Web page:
Bit by bit the concrete was applied. Each layer or section was covered in plastic and allowed to set at least 24 hours before any more was added.  Two inch wide sections of woven scrim tape used for drywalling was wrapped around each layer before more wet cement was added. That way each layer had it's own integral support.

Some of the detail was created by careful grinding and filing. A dremel tool worked well for fine detail and for getting into the tight curves.  Using a big grinder was much more dramatic and way more fun!  

Other sections of detail were added by mixing concrete and using it like clay.   The bandit mask and harness straps were pieces of cloth dipped in watery concrete and stick to the surface. After they dried they were reinforced with several layers of thin concrete.  The final surface was a brushed on slurry coat.  

Painting took two days!   The eyes were a challenge. I had made the brow-bone too emphatic. It was much to late to change it. By now Mark's course was just about over and everyone would be leaving soon. It was time to wrap this project up and get it shipped whether I was 100 per cent happy with it or not.

Mark will apply a glossy spray once the paint has cured a bit. It really needs that.
Russ helped with the crating. Or, should I say I helped him with the crating. I didn't trust myself to build  it right. I knew I'd either overbuild or underbuild.  The shipping limit for the bus was 100 pounds. In the end the statue and crate weighed in at  93 pounds! Just made it!

Marks likes it and is presenting it to his class mates next week. Hope they like it too.
If this mascot gets stolen and sold on e-bay I hope it sells for more than the last one!

Thursday, February 25, 2010

sewing 'troops'

These are so cute!

They are meant to be weights to hold pieces of sewing pattern on fabric.   Five Green Acres posted the pattern recently and I found it through Whip Up.  I couldn't resist trying the pattern. I was in a funk and needed a quick creative fix.  I may have been carried away just a bit but I can explain!

As a compulsive right brainer I sometimes have difficulty following rules designed for the left-brained analytical world.  It's been a struggle most of my life, especially in the work-a-day world where I am expected to 'just do it' like everyone else does.  When I can successfully put a bit of myself into my work the task at hand becomes easier and much more pleasurable.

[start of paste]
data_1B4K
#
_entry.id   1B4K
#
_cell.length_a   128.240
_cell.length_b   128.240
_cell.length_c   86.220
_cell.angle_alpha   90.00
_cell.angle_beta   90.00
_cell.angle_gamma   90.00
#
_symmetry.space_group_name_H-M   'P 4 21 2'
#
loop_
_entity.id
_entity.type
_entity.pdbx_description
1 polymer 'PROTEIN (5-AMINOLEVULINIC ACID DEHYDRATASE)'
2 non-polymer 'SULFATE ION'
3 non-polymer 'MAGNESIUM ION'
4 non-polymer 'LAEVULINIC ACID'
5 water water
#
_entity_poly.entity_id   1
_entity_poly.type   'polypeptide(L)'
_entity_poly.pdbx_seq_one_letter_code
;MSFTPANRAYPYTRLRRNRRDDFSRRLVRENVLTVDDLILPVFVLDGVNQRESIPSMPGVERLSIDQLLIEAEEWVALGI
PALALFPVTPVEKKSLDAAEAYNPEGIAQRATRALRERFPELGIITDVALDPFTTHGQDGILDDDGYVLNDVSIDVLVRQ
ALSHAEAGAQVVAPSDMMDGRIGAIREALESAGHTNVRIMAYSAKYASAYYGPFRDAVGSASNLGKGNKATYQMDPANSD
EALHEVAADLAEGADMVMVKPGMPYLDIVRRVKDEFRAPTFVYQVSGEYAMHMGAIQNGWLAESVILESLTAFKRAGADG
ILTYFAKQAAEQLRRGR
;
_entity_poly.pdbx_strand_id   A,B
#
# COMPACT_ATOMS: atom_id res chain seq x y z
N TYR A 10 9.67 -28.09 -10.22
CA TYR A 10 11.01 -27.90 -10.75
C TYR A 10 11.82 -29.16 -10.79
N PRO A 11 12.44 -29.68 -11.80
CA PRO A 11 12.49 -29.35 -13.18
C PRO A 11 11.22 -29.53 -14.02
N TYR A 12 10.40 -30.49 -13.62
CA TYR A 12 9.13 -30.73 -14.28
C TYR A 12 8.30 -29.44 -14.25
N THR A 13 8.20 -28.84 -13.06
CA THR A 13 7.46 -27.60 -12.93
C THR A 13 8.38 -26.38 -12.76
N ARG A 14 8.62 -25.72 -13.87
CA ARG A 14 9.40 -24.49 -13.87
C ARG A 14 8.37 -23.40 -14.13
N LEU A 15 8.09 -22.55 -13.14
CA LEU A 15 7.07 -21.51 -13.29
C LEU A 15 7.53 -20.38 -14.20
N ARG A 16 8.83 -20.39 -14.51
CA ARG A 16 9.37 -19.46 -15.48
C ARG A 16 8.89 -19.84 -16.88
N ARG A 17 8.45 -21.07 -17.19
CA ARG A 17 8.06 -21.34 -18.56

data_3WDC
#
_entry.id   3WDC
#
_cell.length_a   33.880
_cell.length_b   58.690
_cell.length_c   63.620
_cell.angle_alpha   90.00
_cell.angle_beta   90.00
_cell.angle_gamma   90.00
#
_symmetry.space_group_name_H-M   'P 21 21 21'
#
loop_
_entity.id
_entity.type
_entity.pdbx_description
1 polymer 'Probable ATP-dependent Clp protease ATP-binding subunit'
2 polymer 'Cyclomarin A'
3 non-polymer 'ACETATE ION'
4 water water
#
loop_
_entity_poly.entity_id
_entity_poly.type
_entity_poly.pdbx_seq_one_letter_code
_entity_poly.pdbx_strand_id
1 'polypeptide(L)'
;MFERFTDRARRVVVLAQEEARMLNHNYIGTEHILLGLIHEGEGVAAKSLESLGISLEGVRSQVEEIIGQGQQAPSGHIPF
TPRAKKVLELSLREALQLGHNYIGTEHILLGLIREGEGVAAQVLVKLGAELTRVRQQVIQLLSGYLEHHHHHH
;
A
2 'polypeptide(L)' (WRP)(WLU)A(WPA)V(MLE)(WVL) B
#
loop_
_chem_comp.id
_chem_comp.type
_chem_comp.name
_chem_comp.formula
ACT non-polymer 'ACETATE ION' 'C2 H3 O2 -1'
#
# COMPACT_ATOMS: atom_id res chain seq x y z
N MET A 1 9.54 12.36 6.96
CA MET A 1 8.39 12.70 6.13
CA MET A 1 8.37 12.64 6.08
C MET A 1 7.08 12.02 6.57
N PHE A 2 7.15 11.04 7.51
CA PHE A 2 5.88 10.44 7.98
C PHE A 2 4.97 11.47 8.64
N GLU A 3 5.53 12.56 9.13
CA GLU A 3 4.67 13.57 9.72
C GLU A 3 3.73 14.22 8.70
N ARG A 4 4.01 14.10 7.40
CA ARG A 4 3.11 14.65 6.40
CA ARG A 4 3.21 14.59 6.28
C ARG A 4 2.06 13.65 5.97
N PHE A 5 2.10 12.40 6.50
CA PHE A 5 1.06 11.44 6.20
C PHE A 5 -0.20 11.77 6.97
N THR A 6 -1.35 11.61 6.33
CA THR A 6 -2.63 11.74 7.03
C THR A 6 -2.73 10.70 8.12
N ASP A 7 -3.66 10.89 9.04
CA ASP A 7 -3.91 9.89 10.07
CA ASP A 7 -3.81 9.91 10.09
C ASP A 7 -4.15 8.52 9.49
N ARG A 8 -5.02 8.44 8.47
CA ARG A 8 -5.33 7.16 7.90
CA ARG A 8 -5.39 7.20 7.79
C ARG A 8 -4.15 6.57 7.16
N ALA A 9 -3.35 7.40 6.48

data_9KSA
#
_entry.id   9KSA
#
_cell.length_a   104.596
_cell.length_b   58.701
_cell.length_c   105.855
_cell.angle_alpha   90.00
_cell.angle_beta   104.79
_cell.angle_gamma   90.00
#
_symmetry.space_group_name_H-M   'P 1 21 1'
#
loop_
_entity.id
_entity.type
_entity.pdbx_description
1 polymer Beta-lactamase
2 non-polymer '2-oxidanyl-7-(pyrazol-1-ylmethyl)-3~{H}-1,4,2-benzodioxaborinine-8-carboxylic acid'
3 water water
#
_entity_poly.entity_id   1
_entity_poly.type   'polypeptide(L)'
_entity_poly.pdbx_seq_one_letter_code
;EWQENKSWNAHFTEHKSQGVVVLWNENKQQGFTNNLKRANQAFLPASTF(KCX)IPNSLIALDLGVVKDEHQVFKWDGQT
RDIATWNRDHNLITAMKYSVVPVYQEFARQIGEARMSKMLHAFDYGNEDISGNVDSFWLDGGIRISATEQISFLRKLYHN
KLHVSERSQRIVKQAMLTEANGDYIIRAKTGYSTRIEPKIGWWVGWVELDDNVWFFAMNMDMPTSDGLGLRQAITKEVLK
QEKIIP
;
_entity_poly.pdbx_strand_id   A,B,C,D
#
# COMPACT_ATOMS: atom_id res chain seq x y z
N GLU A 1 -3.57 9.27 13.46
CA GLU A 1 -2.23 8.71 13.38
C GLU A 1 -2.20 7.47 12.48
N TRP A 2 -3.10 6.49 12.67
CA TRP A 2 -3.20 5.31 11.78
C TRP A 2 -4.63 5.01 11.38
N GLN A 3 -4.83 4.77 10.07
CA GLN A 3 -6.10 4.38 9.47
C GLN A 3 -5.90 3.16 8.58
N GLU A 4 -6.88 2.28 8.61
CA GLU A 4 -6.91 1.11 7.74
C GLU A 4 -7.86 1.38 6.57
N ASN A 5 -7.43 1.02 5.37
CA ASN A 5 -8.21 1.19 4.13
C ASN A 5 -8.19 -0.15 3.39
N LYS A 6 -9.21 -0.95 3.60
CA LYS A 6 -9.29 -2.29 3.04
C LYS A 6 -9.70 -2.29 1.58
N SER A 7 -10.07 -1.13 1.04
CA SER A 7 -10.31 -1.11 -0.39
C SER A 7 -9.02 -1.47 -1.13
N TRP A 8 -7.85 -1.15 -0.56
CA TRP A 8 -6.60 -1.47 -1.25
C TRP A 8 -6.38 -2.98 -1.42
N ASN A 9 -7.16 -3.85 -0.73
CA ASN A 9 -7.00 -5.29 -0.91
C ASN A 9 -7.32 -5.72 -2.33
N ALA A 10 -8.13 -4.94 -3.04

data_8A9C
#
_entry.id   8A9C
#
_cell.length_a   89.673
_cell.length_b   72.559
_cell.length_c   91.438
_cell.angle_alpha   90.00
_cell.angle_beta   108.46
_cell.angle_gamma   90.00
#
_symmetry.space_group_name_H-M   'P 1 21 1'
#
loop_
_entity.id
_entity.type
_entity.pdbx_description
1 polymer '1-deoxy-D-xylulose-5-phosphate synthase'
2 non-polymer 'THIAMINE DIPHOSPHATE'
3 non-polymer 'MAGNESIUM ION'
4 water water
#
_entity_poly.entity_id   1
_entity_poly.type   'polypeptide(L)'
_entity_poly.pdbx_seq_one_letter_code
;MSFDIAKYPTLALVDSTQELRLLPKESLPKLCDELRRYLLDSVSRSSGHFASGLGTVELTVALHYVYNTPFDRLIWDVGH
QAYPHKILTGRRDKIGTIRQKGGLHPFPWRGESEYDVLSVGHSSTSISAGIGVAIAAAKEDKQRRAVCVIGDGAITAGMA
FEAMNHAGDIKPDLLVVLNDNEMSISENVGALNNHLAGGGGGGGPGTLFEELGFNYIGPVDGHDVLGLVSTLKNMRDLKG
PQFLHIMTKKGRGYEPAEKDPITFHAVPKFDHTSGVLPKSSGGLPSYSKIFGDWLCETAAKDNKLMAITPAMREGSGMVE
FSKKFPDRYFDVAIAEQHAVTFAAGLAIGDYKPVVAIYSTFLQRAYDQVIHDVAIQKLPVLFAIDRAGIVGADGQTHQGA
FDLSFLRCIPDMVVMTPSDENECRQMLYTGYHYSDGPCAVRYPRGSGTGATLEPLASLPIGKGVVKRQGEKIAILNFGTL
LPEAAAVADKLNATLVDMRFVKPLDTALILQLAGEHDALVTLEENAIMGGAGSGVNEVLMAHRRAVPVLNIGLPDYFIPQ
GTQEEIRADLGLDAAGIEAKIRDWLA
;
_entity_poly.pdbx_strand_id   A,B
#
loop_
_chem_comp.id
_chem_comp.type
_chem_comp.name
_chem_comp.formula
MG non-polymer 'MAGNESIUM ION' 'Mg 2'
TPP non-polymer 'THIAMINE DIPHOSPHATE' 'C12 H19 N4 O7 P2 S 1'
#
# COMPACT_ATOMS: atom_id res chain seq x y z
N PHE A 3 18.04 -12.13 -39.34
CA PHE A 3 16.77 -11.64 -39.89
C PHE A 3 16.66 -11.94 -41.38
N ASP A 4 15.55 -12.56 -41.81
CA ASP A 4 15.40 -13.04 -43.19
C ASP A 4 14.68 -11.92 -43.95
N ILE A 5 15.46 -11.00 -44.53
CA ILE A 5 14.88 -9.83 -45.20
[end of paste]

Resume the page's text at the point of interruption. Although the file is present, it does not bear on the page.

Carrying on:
When I found a pattern for these little guys something that had been weighing on my mind became fun. They would become my soldiers in the battle of 'getting it done'!  Obviously another explanation is necessary.

Part of my new job requires scheduling four employees. Normally that would be easy, but where I work there are some shifts that are more desirable than others. Staff all want a turn at working them.  Making sure everyone gets an equal amount of work and a fair share of the good shifts was keeping me awake at night.

Neither computer programs nor a piece of paper and an eraser appealed as the right tools for the job. That was much to ordinary and slow.  I wanted something I could move around quick enough to keep up with my thoughts.   I had just purchased poster board to draw squares on when I came across Five Green Acres design.  With different colors of fabric representing each staff member I 'whipped up' as many as I had material for.  Scraps in each color  made do for the rest of the shifts to fill.

 With the 'troops' all in place creating the schedule was easy!  If I need to change it I still have the weights available and now I have a bowl full of sewing weights for my next project!

Thanks Mary Jo and may your Five Acres always be Green.  And thanks to Whip Up for pointing me in the right direction.